Son’s medical needs provided exceptional humanitarian grounds to stay, Tribunal finds

    Oku taupotu 'i lalo ha fakamatala lea 'Ingilisi

    A Tongan family’s need for their son to have constant medical supervision and treatment of a kind unavailable in the kingdom has led to them being allowed to stay in New Zealand.

    The Immigration and Protection Tribunal recently granted permission for Talaivosa and Suliana Tu’uholoaki and three of their children to remain in the country.

    The tribunal found there were exceptional humanitarian circumstances for allowing them to stay.

    The appellant and their four children entered New Zealand in December 2007 as visitors.

    The following year the parents were granted four-month seasonal work visas. When expired they remained here unlawfully.

    In June 2010, the family’s residence application was declined.

    In June 2012 the appellants were granted one-year work visas as their younger son required ongoing medical treatment for extensive injuries sustained in an accident in November 2010.

    In July 2013, their work visas were renewed for a further two years, then further renewed in November 2015 and in September 2016. All renewals were granted as an exception to instructions to allow the family to remain in New Zealand so that the younger son could continue to access medical treatment and be monitored by his doctors.

    The Tribunal said the focus of the family’s latest appeal to stay was the situation of their three dependent children. The parents asked that they be able to stay permanently as they have spent most of their lives in New Zealand and been educated here and were not used to the deprivations they would experience in Tonga. The  younger son has significant medical needs.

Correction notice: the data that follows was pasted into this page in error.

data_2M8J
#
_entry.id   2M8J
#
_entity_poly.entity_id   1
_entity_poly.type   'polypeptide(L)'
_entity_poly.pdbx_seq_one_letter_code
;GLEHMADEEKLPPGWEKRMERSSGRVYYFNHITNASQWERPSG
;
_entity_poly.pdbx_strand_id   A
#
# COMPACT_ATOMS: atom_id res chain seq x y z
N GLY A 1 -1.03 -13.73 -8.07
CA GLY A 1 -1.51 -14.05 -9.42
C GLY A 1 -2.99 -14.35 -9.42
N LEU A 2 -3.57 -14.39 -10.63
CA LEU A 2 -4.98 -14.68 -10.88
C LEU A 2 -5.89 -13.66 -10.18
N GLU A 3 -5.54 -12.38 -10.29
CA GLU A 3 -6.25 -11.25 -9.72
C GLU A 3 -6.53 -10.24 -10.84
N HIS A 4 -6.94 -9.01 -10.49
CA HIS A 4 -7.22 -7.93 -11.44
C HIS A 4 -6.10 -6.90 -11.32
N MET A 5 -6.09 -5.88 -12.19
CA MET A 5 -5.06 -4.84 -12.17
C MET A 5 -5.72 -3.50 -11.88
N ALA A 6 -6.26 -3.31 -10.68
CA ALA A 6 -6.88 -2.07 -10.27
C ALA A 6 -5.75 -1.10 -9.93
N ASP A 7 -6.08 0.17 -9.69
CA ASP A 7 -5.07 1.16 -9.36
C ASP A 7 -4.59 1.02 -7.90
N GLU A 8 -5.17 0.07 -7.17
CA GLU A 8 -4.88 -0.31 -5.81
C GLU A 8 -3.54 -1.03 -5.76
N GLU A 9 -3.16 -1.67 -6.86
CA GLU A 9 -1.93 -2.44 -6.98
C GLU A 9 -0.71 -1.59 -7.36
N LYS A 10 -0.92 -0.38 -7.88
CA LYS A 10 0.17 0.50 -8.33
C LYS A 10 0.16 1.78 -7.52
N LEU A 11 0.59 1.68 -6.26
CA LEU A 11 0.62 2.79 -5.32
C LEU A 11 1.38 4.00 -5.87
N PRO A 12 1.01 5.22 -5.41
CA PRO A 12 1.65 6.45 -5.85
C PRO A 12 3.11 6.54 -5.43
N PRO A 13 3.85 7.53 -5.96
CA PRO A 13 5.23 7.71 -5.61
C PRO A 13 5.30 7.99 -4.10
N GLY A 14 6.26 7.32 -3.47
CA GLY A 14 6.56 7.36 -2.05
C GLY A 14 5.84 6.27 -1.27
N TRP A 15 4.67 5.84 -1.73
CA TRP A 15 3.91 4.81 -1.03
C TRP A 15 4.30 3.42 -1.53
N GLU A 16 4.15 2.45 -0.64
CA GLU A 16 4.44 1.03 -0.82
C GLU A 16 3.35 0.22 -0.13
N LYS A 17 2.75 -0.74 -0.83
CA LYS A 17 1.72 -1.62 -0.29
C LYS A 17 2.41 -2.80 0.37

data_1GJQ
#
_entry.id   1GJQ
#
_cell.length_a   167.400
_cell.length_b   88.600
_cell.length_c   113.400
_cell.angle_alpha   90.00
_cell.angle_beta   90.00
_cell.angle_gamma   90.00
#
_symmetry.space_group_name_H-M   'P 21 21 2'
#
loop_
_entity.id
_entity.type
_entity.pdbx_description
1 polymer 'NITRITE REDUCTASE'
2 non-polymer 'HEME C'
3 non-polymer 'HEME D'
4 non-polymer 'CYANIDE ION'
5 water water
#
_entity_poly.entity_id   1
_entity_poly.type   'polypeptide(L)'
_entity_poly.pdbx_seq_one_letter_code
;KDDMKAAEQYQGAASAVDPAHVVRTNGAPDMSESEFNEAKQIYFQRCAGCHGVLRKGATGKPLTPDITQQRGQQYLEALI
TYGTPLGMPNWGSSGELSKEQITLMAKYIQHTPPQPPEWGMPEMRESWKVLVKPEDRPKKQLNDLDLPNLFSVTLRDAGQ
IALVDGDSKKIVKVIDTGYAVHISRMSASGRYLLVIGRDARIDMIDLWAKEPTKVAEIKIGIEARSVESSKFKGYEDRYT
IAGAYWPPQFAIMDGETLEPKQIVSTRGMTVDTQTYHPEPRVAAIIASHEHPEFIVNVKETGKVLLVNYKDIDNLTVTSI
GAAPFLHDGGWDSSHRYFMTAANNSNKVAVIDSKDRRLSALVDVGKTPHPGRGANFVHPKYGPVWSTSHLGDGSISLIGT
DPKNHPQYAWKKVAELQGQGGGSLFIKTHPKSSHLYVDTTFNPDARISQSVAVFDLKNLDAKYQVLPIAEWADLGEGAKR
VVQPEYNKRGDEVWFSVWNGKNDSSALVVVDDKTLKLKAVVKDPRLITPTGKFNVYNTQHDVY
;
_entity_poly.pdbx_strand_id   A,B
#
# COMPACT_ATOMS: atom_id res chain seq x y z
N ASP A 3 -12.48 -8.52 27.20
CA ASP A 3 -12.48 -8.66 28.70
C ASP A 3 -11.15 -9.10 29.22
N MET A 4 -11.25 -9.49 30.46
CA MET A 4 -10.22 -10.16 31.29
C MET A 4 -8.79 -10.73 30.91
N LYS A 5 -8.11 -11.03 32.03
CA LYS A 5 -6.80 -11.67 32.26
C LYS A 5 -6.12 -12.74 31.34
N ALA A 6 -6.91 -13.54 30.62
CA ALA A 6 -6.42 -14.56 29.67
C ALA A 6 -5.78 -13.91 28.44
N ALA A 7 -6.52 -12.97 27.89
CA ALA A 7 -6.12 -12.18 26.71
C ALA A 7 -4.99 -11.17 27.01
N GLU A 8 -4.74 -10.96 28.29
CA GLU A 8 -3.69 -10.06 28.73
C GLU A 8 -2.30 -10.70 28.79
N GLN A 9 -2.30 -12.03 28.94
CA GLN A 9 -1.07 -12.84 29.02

The 11-year-old suffered a serious accident in November 2010 and sustained significant internal injuries.

    He had undergone numerous operations and remains under surveillance. He also needs to have access to further support should any complications arise, the Tribunal said.

    There was no paediatric urologist or other specialist support  in Tonga to undertake reviews or able to deal with any complications should they arise.

    “The three children have spent more than 10 years living in New Zealand and it is now effectively their home,” the Tribunal said.

    “Deportation will deprive them of their future hopes, disrupt their education and deprive the youngest son of specialist medical oversight.

    “It would be unjust and unduly harsh for the appellants and their three dependent children to be deported from New Zealand.

    “The Tribunal orders that the appellants and their three dependent children be granted resident visas.”


    1. Hanga ‘e he fiema’u ‘o ha faito’o ke toutou fai ki ha foha ‘o ha fāmili Tonga ‘o ofe’i e loto ‘o e Tulaipiunolo ‘Imikuleisini ‘a Nu’u Sila’ ke nofo fonua ai e fāmili’ ni ‘i Nu’u Sila.

      Ko e monū ‘eni kuo foaki kia Talaivosa mo Suliana Tu’uholoaki mo ‘ena fānau ‘e toko tolu. Ne omi e ongo mātu’a’ ni ki Nu’u Sila mo ‘ena fānau ‘e toko 4 he 2007 he visa ‘eve’eva.

      Ta’u hono hoko’ ne ma’u ai ha visa ngāue ‘a e ongo mātu’a’ ke na ngāue he polokalama toli fakafa’ahi ta’u’.

      ‘I he’ene ‘osi ‘a e visa ko ia’ ne nau nofo ta’efakalao ai pe ‘i Nu’u Sila.

      ‘I he 2010 ne fakahū atu ai ‘enau kole ki ha’anau pepa ka ne ‘ikai tali.

      ‘I he 2012 ne tali ai ha’ana visa ngāue ta’u taha koe’uhī ko e faito’o hona foha’ ‘i ha fakatu’utāmaki ne hoko he 2010.

      Ne hohoko atu ai ha toe ngaahi tangi ki ha fakalōloa ‘ena visa ngāue’ ‘o a’u pe ‘eni ‘o tali ke nau nofo fonua ā.


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